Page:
Skills You Need To Be A Front-end Developer
Published: Sunday, January 26, 2020
Basically, web development consists of two main parts and each of them demands different skills and knowledge of technologies: front-end (with what the user interacts with) and back-end (all that goes behind the scenes and makes it happen). The front-end, in other words, is taking care of the “client-side” while the back-end is focused on “server-side”. The distinction is important if you want to classify the skills which are necessary for a front-end developer.
Now that we’ve got that out of the way, this article will break down some of the key skills front-end web developers use on the job.
HTML & CSS
HTML (Hyper Text Markup Language) and CSS (Cascading Style Sheets) are the most basic building blocks of web coding. Without these two things, you can’t create a website design, and all you’ll end up with is unformatted plain text on the screen. You can’t even add images to a page without HTML!
Before you get started on any web development career path, you’ll have to master coding with HTML and CSS. The good news is that getting a solid working knowledge of either of these can be done in just a few weeks.
RESTful Services And APIs
Without getting too technical on this one, REST stands for Representational State Transfer. In basic terms, it’s a lightweight architecture that simplifies network communication on the web.
Depending on the team you are going to work with or on the project, most likely there will be given a framework you should be familiar with. Knowing the language itself is one thing but knowing how to work within a framework is an additional skill and you can’t do much without it, especially if you want to create some real project for a client. The most popular frameworks around are jQuery, Angular, and React.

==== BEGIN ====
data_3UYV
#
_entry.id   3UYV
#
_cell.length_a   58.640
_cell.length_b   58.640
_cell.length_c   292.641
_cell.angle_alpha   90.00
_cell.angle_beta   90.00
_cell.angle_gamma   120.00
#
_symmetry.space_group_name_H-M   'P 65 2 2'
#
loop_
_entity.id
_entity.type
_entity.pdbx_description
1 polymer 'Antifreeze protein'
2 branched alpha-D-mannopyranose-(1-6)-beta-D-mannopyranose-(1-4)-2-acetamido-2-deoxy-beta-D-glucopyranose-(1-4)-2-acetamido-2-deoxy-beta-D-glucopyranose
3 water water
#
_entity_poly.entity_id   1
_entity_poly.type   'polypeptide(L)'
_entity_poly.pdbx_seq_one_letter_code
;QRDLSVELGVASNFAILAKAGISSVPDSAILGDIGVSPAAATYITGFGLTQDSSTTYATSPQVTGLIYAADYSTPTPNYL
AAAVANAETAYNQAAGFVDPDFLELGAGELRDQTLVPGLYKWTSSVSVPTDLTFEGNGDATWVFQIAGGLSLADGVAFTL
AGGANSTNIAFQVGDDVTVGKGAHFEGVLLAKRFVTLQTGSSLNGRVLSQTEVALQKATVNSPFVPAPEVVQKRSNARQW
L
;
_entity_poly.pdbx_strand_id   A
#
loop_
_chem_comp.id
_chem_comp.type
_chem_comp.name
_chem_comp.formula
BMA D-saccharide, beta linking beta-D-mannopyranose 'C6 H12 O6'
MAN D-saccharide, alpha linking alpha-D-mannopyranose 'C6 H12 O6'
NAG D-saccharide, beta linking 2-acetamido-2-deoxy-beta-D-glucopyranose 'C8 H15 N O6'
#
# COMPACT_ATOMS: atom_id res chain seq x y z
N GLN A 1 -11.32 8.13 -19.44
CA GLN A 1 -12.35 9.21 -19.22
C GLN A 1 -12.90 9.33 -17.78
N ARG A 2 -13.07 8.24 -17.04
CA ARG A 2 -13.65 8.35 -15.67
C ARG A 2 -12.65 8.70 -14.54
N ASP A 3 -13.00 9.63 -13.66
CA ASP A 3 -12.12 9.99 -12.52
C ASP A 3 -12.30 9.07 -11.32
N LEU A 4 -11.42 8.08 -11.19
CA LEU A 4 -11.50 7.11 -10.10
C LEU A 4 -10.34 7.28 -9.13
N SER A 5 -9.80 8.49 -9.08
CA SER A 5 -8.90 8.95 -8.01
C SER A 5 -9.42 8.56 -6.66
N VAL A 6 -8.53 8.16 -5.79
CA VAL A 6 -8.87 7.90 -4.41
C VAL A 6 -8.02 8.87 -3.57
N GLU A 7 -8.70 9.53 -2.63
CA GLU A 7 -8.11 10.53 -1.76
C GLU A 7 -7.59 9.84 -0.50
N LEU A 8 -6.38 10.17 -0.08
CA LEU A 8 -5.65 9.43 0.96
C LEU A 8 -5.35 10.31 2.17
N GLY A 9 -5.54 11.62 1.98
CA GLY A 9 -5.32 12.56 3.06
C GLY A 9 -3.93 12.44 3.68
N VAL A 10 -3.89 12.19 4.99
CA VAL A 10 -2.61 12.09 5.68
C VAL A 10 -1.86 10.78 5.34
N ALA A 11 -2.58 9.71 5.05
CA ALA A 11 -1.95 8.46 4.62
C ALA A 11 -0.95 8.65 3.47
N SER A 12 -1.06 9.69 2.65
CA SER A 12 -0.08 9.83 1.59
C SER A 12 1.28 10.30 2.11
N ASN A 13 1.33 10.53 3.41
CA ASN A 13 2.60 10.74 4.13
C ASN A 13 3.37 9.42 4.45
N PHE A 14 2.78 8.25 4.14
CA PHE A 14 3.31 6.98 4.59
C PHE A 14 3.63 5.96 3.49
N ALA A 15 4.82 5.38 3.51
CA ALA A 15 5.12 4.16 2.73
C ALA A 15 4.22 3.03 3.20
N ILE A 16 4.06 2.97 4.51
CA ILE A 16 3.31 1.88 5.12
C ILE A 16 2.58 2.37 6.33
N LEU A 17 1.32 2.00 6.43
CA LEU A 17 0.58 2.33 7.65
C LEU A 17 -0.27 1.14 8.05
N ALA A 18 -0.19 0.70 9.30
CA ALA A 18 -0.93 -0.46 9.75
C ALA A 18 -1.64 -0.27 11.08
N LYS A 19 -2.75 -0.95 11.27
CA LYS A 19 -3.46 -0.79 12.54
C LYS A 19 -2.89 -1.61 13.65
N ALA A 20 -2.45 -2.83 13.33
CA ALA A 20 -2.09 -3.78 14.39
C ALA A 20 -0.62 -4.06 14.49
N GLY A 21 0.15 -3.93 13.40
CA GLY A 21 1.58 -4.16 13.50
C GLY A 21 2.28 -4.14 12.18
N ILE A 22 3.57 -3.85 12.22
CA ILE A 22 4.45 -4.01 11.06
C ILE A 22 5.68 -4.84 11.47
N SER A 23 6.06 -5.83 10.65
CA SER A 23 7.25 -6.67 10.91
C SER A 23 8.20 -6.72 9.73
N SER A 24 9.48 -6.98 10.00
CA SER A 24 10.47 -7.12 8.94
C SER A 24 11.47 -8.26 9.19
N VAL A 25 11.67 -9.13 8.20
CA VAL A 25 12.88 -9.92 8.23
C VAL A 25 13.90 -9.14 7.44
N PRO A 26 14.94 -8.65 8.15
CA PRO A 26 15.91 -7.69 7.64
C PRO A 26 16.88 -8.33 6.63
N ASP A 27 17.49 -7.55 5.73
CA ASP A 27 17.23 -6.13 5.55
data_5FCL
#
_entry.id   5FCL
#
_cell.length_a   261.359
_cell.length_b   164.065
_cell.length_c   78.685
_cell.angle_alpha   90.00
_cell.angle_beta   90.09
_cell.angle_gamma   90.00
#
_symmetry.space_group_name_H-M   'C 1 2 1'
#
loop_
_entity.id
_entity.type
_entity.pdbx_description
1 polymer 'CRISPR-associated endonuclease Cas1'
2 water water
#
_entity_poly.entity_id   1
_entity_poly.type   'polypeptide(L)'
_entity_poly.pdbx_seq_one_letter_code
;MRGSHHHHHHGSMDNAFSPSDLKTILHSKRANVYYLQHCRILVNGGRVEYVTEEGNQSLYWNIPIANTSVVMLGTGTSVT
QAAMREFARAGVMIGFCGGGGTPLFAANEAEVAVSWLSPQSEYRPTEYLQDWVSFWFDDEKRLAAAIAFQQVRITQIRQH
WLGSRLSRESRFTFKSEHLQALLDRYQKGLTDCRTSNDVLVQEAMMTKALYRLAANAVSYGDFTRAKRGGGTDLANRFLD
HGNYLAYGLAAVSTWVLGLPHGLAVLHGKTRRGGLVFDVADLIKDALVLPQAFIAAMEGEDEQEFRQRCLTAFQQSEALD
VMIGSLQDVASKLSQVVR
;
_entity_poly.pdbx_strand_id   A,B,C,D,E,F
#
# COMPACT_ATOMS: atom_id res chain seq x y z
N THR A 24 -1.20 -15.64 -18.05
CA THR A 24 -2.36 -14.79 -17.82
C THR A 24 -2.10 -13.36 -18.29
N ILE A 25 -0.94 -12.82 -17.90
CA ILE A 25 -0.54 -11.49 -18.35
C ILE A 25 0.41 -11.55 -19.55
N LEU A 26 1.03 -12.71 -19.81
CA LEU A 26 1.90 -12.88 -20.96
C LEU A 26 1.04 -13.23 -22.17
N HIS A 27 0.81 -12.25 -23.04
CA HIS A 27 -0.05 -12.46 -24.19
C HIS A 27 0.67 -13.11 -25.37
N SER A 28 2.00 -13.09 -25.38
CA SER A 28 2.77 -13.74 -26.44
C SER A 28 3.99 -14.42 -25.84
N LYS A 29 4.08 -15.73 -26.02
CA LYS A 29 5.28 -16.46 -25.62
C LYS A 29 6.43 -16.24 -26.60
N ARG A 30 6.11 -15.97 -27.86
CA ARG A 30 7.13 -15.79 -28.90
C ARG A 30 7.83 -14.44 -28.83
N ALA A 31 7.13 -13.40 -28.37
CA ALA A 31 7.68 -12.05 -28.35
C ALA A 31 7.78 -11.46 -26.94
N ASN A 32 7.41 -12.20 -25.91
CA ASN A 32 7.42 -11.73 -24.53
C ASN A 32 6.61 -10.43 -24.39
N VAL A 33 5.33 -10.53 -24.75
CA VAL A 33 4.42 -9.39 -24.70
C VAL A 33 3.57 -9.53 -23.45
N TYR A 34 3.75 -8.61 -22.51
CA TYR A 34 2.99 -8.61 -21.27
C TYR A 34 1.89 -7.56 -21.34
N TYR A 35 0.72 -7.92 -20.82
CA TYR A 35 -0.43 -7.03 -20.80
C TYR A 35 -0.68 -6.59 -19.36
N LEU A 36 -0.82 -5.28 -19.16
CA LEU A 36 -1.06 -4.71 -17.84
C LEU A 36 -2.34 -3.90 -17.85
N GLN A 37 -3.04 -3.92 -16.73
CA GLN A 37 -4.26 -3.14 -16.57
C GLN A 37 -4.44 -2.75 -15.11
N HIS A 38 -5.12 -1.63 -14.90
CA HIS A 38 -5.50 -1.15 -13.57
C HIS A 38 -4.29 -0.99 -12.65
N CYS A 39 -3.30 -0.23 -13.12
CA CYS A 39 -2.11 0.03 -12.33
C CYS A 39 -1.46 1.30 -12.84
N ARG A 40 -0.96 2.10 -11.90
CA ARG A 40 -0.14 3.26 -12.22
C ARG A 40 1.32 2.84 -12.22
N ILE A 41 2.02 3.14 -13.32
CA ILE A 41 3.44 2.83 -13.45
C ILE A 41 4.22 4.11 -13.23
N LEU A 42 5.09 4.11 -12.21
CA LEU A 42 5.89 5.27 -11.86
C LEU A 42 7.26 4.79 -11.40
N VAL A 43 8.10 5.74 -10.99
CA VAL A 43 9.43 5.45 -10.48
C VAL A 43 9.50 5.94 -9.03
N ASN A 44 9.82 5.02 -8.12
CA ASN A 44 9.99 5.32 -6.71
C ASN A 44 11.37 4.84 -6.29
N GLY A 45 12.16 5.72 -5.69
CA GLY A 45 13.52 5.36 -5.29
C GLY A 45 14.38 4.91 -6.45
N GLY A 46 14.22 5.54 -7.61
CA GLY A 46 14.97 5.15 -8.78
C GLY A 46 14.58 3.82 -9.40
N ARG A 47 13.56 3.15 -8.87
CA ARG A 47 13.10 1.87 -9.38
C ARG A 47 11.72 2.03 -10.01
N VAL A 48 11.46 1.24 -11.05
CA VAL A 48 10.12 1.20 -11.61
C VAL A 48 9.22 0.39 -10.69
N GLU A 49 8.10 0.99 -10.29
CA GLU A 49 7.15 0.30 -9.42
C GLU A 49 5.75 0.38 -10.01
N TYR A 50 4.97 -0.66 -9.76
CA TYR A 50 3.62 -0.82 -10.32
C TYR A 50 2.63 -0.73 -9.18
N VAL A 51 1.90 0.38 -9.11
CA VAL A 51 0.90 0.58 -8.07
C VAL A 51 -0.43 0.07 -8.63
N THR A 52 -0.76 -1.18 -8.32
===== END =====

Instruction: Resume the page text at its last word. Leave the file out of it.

More people are starting to access the internet from their mobile devices rather than from their desktop computers. So it’s no wonder that responsive and mobile design skills are super important to employers. Responsive design means that the site’s layout (and sometimes functionality and content) change based on the screen size and device someone is using.
For example, when a website is visited from a desktop computer with a big monitor, a user would get multiple columns, big graphics, and interaction created specifically for mouse and keyboard users. On a mobile device, the same website would appear as a single column optimized for touch interaction, but using the same base files.
Version Control Systems
Version control systems let you keep track of changes that have been made to code over time. They also make it easy to revert back to an earlier version if you screw something up. So let’s say you add a customized jQuery plugin and suddenly half your other code breaks. Rather than having to scramble to manually undo it and fix all the errors, you can roll back to a previous version and then try again with a different solution.
Git is the most widely used of these version control management systems. Knowing how to use Git is going to be a requirement for virtually any development job. This is one of those vital job skills that developers need to have, but that few actually talk about.